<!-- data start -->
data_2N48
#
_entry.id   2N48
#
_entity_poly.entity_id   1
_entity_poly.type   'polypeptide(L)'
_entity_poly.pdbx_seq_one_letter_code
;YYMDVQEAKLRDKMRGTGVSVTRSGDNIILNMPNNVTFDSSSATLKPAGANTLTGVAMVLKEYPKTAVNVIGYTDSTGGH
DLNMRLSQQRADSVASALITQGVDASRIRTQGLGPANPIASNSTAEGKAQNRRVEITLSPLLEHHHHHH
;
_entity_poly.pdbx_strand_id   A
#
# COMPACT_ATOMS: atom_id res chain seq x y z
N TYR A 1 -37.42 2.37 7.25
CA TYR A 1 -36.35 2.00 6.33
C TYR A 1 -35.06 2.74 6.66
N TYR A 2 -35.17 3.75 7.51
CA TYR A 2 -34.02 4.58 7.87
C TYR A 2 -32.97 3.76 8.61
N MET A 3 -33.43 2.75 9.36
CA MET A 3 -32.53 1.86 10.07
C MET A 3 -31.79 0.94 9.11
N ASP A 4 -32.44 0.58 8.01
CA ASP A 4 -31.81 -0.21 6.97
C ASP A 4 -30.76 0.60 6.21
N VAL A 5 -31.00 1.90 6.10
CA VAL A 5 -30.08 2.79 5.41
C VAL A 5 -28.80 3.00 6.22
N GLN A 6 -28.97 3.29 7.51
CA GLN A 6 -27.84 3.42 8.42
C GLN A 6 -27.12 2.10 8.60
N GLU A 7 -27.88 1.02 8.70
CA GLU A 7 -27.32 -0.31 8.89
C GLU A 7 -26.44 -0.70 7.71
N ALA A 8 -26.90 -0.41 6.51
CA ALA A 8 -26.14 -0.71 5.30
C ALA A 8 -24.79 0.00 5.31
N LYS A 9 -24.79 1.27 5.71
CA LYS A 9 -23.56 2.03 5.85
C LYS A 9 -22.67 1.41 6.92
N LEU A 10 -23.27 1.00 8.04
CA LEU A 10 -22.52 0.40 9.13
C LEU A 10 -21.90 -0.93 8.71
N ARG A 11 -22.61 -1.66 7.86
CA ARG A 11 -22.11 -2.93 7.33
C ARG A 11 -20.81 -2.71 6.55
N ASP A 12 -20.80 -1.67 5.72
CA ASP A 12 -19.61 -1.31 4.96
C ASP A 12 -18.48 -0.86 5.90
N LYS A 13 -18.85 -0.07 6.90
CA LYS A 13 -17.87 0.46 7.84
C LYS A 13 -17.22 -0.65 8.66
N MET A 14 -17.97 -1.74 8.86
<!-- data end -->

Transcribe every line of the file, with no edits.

data_2N48
#
_entry.id   2N48
#
_entity_poly.entity_id   1
_entity_poly.type   'polypeptide(L)'
_entity_poly.pdbx_seq_one_letter_code
;YYMDVQEAKLRDKMRGTGVSVTRSGDNIILNMPNNVTFDSSSATLKPAGANTLTGVAMVLKEYPKTAVNVIGYTDSTGGH
DLNMRLSQQRADSVASALITQGVDASRIRTQGLGPANPIASNSTAEGKAQNRRVEITLSPLLEHHHHHH
;
_entity_poly.pdbx_strand_id   A
#
# COMPACT_ATOMS: atom_id res chain seq x y z
N TYR A 1 -37.42 2.37 7.25
CA TYR A 1 -36.35 2.00 6.33
C TYR A 1 -35.06 2.74 6.66
N TYR A 2 -35.17 3.75 7.51
CA TYR A 2 -34.02 4.58 7.87
C TYR A 2 -32.97 3.76 8.61
N MET A 3 -33.43 2.75 9.36
CA MET A 3 -32.53 1.86 10.07
C MET A 3 -31.79 0.94 9.11
N ASP A 4 -32.44 0.58 8.01
CA ASP A 4 -31.81 -0.21 6.97
C ASP A 4 -30.76 0.60 6.21
N VAL A 5 -31.00 1.90 6.10
CA VAL A 5 -30.08 2.79 5.41
C VAL A 5 -28.80 3.00 6.22
N GLN A 6 -28.97 3.29 7.51
CA GLN A 6 -27.84 3.42 8.42
C GLN A 6 -27.12 2.10 8.60
N GLU A 7 -27.88 1.02 8.70
CA GLU A 7 -27.32 -0.31 8.89
C GLU A 7 -26.44 -0.70 7.71
N ALA A 8 -26.90 -0.41 6.51
CA ALA A 8 -26.14 -0.71 5.30
C ALA A 8 -24.79 0.00 5.31
N LYS A 9 -24.79 1.27 5.71
CA LYS A 9 -23.56 2.03 5.85
C LYS A 9 -22.67 1.41 6.92
N LEU A 10 -23.27 1.00 8.04
CA LEU A 10 -22.52 0.40 9.13
C LEU A 10 -21.90 -0.93 8.71
N ARG A 11 -22.61 -1.66 7.86
CA ARG A 11 -22.11 -2.93 7.33
C ARG A 11 -20.81 -2.71 6.55
N ASP A 12 -20.80 -1.67 5.72
CA ASP A 12 -19.61 -1.31 4.96
C ASP A 12 -18.48 -0.86 5.90
N LYS A 13 -18.85 -0.07 6.90
CA LYS A 13 -17.87 0.46 7.84
C LYS A 13 -17.22 -0.65 8.66
N MET A 14 -17.97 -1.74 8.86